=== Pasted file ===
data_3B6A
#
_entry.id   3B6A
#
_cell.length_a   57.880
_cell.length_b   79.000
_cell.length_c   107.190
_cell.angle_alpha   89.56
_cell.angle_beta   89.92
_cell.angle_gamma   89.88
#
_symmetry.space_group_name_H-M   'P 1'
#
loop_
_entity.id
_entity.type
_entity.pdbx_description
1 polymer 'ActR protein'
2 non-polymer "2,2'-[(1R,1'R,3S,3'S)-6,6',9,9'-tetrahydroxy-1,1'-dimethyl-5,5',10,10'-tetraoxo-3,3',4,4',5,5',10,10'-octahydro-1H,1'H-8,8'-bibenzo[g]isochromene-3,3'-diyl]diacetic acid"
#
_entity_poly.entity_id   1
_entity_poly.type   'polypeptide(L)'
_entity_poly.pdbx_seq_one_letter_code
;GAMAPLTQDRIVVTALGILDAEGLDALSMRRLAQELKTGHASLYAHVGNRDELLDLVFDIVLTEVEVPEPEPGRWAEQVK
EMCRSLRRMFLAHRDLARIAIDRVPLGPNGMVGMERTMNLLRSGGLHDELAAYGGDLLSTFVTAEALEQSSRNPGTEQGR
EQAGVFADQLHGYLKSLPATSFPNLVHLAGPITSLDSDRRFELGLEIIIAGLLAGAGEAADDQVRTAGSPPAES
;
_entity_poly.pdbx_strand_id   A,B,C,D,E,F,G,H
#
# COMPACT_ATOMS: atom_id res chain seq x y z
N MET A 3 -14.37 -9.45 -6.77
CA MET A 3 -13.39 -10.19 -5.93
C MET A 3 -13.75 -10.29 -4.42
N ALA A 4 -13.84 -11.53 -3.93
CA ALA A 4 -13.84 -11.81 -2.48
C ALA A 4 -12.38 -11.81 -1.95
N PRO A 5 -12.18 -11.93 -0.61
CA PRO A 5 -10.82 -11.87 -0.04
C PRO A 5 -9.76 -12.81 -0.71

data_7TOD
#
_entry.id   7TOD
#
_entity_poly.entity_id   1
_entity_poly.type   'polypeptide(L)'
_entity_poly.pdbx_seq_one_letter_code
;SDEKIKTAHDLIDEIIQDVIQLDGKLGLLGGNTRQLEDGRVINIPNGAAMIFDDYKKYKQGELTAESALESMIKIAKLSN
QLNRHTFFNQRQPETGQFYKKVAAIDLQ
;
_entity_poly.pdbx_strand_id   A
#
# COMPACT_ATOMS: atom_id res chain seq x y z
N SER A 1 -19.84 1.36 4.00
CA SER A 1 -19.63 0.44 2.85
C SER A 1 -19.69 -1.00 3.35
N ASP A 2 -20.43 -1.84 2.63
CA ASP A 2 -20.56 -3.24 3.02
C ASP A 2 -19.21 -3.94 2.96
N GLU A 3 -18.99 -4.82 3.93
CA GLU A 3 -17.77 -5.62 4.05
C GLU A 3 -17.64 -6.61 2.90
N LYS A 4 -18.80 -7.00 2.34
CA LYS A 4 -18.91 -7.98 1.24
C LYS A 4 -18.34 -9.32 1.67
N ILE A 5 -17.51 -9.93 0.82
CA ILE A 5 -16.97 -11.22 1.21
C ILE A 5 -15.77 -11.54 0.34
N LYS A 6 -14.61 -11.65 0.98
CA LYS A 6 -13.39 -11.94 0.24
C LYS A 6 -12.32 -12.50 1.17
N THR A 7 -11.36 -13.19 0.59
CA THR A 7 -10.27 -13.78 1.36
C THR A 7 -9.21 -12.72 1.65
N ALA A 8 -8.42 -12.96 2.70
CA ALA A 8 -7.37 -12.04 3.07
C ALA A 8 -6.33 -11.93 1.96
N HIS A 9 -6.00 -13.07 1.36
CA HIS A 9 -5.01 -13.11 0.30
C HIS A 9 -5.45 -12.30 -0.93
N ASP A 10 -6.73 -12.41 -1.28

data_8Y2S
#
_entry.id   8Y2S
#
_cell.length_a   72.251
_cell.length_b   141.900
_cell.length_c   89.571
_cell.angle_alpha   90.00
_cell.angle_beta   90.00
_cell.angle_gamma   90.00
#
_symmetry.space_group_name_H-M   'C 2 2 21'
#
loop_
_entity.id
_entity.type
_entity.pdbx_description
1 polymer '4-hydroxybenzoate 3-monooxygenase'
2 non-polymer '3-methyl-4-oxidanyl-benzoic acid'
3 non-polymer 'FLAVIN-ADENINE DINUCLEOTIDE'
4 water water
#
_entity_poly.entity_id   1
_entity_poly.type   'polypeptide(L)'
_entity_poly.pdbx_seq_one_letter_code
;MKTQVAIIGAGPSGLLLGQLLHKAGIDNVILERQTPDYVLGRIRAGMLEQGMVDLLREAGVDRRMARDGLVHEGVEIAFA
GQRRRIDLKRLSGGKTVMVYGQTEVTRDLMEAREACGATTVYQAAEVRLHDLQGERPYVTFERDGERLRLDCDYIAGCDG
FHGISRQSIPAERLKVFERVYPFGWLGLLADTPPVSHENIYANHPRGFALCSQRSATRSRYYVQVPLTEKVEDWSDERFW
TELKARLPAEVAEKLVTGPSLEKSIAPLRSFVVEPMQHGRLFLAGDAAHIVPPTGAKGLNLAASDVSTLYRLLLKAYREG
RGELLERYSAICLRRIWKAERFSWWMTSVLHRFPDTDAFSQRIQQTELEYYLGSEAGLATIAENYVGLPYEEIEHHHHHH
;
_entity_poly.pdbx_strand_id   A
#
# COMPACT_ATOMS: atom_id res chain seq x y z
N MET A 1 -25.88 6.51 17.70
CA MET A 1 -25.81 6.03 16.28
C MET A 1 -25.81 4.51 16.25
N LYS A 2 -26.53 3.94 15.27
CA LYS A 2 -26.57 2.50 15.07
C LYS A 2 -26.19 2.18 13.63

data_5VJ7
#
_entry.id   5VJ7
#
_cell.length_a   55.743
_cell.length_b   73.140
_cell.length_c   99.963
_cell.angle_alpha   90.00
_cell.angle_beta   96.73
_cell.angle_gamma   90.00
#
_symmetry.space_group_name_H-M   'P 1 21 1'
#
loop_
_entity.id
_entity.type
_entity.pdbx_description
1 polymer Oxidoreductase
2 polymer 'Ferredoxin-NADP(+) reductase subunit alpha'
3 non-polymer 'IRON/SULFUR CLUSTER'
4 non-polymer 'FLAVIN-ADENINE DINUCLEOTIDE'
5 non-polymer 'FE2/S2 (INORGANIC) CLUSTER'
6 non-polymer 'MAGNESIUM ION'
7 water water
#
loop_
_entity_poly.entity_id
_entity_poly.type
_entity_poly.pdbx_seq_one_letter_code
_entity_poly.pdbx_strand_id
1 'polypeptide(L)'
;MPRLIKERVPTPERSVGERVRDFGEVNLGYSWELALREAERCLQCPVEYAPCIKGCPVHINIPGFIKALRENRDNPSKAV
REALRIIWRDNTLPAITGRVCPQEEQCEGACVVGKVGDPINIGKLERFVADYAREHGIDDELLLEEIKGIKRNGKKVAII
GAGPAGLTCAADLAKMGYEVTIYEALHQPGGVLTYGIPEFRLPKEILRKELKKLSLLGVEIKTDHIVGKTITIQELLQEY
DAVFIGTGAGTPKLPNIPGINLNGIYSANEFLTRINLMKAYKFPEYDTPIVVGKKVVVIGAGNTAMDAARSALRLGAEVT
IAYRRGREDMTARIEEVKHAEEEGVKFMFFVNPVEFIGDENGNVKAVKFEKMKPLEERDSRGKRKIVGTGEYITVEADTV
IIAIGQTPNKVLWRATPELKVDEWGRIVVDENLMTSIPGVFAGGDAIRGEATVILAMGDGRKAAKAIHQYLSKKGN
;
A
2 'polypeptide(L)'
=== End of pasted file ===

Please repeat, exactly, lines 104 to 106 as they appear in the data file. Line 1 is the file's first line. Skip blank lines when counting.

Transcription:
_entity_poly.type   'polypeptide(L)'
_entity_poly.pdbx_seq_one_letter_code
;MKTQVAIIGAGPSGLLLGQLLHKAGIDNVILERQTPDYVLGRIRAGMLEQGMVDLLREAGVDRRMARDGLVHEGVEIAFA